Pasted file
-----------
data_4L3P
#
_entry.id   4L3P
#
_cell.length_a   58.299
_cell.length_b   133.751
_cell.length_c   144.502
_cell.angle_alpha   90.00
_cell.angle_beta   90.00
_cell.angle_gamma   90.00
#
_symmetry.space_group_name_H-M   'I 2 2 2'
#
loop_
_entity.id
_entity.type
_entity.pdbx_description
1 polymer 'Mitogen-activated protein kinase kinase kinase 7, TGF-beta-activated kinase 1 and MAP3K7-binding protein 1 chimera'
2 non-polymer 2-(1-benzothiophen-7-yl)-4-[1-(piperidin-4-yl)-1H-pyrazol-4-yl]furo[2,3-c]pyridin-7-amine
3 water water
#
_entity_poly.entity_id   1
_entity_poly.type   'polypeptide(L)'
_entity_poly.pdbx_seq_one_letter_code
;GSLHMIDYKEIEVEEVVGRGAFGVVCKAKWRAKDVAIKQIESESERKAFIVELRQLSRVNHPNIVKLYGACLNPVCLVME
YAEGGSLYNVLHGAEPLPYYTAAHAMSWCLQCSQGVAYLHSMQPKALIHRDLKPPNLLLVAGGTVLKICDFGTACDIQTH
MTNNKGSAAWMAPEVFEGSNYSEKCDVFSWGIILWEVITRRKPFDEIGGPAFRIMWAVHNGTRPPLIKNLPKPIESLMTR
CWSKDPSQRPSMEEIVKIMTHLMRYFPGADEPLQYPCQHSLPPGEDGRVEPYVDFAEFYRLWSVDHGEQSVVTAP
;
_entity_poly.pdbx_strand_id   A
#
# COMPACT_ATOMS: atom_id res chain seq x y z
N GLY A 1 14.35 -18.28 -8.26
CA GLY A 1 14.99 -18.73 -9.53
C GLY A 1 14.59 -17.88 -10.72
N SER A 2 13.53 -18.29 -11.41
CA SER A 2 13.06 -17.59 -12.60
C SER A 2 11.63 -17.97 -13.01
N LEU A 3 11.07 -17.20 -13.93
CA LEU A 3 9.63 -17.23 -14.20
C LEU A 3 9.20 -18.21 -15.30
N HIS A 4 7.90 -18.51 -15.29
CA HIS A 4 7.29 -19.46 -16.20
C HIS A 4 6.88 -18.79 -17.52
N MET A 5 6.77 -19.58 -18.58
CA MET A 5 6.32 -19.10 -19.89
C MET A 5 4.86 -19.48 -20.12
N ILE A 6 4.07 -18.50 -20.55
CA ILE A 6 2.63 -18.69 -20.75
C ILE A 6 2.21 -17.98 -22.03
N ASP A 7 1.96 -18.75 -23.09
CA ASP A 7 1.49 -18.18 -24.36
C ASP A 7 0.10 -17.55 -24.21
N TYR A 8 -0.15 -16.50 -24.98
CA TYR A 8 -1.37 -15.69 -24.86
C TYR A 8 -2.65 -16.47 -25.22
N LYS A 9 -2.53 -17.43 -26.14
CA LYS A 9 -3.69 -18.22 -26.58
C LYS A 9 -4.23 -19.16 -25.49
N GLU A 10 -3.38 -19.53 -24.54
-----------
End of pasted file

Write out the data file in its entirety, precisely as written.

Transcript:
data_4L3P
#
_entry.id   4L3P
#
_cell.length_a   58.299
_cell.length_b   133.751
_cell.length_c   144.502
_cell.angle_alpha   90.00
_cell.angle_beta   90.00
_cell.angle_gamma   90.00
#
_symmetry.space_group_name_H-M   'I 2 2 2'
#
loop_
_entity.id
_entity.type
_entity.pdbx_description
1 polymer 'Mitogen-activated protein kinase kinase kinase 7, TGF-beta-activated kinase 1 and MAP3K7-binding protein 1 chimera'
2 non-polymer 2-(1-benzothiophen-7-yl)-4-[1-(piperidin-4-yl)-1H-pyrazol-4-yl]furo[2,3-c]pyridin-7-amine
3 water water
#
_entity_poly.entity_id   1
_entity_poly.type   'polypeptide(L)'
_entity_poly.pdbx_seq_one_letter_code
;GSLHMIDYKEIEVEEVVGRGAFGVVCKAKWRAKDVAIKQIESESERKAFIVELRQLSRVNHPNIVKLYGACLNPVCLVME
YAEGGSLYNVLHGAEPLPYYTAAHAMSWCLQCSQGVAYLHSMQPKALIHRDLKPPNLLLVAGGTVLKICDFGTACDIQTH
MTNNKGSAAWMAPEVFEGSNYSEKCDVFSWGIILWEVITRRKPFDEIGGPAFRIMWAVHNGTRPPLIKNLPKPIESLMTR
CWSKDPSQRPSMEEIVKIMTHLMRYFPGADEPLQYPCQHSLPPGEDGRVEPYVDFAEFYRLWSVDHGEQSVVTAP
;
_entity_poly.pdbx_strand_id   A
#
# COMPACT_ATOMS: atom_id res chain seq x y z
N GLY A 1 14.35 -18.28 -8.26
CA GLY A 1 14.99 -18.73 -9.53
C GLY A 1 14.59 -17.88 -10.72
N SER A 2 13.53 -18.29 -11.41
CA SER A 2 13.06 -17.59 -12.60
C SER A 2 11.63 -17.97 -13.01
N LEU A 3 11.07 -17.20 -13.93
CA LEU A 3 9.63 -17.23 -14.20
C LEU A 3 9.20 -18.21 -15.30
N HIS A 4 7.90 -18.51 -15.29
CA HIS A 4 7.29 -19.46 -16.20
C HIS A 4 6.88 -18.79 -17.52
N MET A 5 6.77 -19.58 -18.58
CA MET A 5 6.32 -19.10 -19.89
C MET A 5 4.86 -19.48 -20.12
N ILE A 6 4.07 -18.50 -20.55
CA ILE A 6 2.63 -18.69 -20.75
C ILE A 6 2.21 -17.98 -22.03
N ASP A 7 1.96 -18.75 -23.09
CA ASP A 7 1.49 -18.18 -24.36
C ASP A 7 0.10 -17.55 -24.21
N TYR A 8 -0.15 -16.50 -24.98
CA TYR A 8 -1.37 -15.69 -24.86
C TYR A 8 -2.65 -16.47 -25.22
N LYS A 9 -2.53 -17.43 -26.14
CA LYS A 9 -3.69 -18.22 -26.58
C LYS A 9 -4.23 -19.16 -25.49
N GLU A 10 -3.38 -19.53 -24.54